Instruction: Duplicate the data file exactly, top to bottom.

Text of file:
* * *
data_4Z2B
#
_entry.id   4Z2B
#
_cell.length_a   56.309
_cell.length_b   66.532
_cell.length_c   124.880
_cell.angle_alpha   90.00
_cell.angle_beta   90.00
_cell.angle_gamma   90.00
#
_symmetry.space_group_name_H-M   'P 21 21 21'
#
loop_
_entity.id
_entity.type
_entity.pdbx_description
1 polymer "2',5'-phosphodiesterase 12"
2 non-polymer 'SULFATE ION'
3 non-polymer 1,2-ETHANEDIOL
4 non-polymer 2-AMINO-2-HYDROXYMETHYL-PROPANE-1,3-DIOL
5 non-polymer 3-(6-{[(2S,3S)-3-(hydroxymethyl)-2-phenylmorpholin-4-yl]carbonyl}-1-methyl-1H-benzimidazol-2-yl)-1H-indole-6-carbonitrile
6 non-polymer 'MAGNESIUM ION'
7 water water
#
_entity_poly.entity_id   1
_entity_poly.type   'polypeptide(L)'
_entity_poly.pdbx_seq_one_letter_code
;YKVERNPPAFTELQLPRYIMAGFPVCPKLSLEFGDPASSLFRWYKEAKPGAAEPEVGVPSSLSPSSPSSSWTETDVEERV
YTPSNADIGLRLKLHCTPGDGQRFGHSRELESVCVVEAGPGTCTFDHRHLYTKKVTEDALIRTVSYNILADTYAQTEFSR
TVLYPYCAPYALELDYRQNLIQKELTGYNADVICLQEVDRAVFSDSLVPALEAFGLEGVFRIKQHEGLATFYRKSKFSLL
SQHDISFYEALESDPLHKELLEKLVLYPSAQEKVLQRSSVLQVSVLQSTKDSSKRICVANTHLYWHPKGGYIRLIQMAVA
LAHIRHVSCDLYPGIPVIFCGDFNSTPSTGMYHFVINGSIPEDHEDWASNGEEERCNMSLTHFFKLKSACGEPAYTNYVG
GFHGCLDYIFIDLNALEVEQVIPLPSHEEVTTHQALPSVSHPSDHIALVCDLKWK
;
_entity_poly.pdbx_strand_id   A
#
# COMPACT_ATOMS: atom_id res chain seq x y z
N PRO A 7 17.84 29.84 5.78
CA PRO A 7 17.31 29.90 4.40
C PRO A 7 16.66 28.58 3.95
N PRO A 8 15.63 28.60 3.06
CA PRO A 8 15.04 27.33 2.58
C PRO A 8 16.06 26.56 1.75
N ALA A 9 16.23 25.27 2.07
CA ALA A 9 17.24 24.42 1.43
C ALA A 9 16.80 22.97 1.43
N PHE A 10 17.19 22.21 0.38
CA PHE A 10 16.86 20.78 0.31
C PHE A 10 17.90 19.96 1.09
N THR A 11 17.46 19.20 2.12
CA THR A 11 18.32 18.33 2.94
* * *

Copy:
data_4Z2B
#
_entry.id   4Z2B
#
_cell.length_a   56.309
_cell.length_b   66.532
_cell.length_c   124.880
_cell.angle_alpha   90.00
_cell.angle_beta   90.00
_cell.angle_gamma   90.00
#
_symmetry.space_group_name_H-M   'P 21 21 21'
#
loop_
_entity.id
_entity.type
_entity.pdbx_description
1 polymer "2',5'-phosphodiesterase 12"
2 non-polymer 'SULFATE ION'
3 non-polymer 1,2-ETHANEDIOL
4 non-polymer 2-AMINO-2-HYDROXYMETHYL-PROPANE-1,3-DIOL
5 non-polymer 3-(6-{[(2S,3S)-3-(hydroxymethyl)-2-phenylmorpholin-4-yl]carbonyl}-1-methyl-1H-benzimidazol-2-yl)-1H-indole-6-carbonitrile
6 non-polymer 'MAGNESIUM ION'
7 water water
#
_entity_poly.entity_id   1
_entity_poly.type   'polypeptide(L)'
_entity_poly.pdbx_seq_one_letter_code
;YKVERNPPAFTELQLPRYIMAGFPVCPKLSLEFGDPASSLFRWYKEAKPGAAEPEVGVPSSLSPSSPSSSWTETDVEERV
YTPSNADIGLRLKLHCTPGDGQRFGHSRELESVCVVEAGPGTCTFDHRHLYTKKVTEDALIRTVSYNILADTYAQTEFSR
TVLYPYCAPYALELDYRQNLIQKELTGYNADVICLQEVDRAVFSDSLVPALEAFGLEGVFRIKQHEGLATFYRKSKFSLL
SQHDISFYEALESDPLHKELLEKLVLYPSAQEKVLQRSSVLQVSVLQSTKDSSKRICVANTHLYWHPKGGYIRLIQMAVA
LAHIRHVSCDLYPGIPVIFCGDFNSTPSTGMYHFVINGSIPEDHEDWASNGEEERCNMSLTHFFKLKSACGEPAYTNYVG
GFHGCLDYIFIDLNALEVEQVIPLPSHEEVTTHQALPSVSHPSDHIALVCDLKWK
;
_entity_poly.pdbx_strand_id   A
#
# COMPACT_ATOMS: atom_id res chain seq x y z
N PRO A 7 17.84 29.84 5.78
CA PRO A 7 17.31 29.90 4.40
C PRO A 7 16.66 28.58 3.95
N PRO A 8 15.63 28.60 3.06
CA PRO A 8 15.04 27.33 2.58
C PRO A 8 16.06 26.56 1.75
N ALA A 9 16.23 25.27 2.07
CA ALA A 9 17.24 24.42 1.43
C ALA A 9 16.80 22.97 1.43
N PHE A 10 17.19 22.21 0.38
CA PHE A 10 16.86 20.78 0.31
C PHE A 10 17.90 19.96 1.09
N THR A 11 17.46 19.20 2.12
CA THR A 11 18.32 18.33 2.94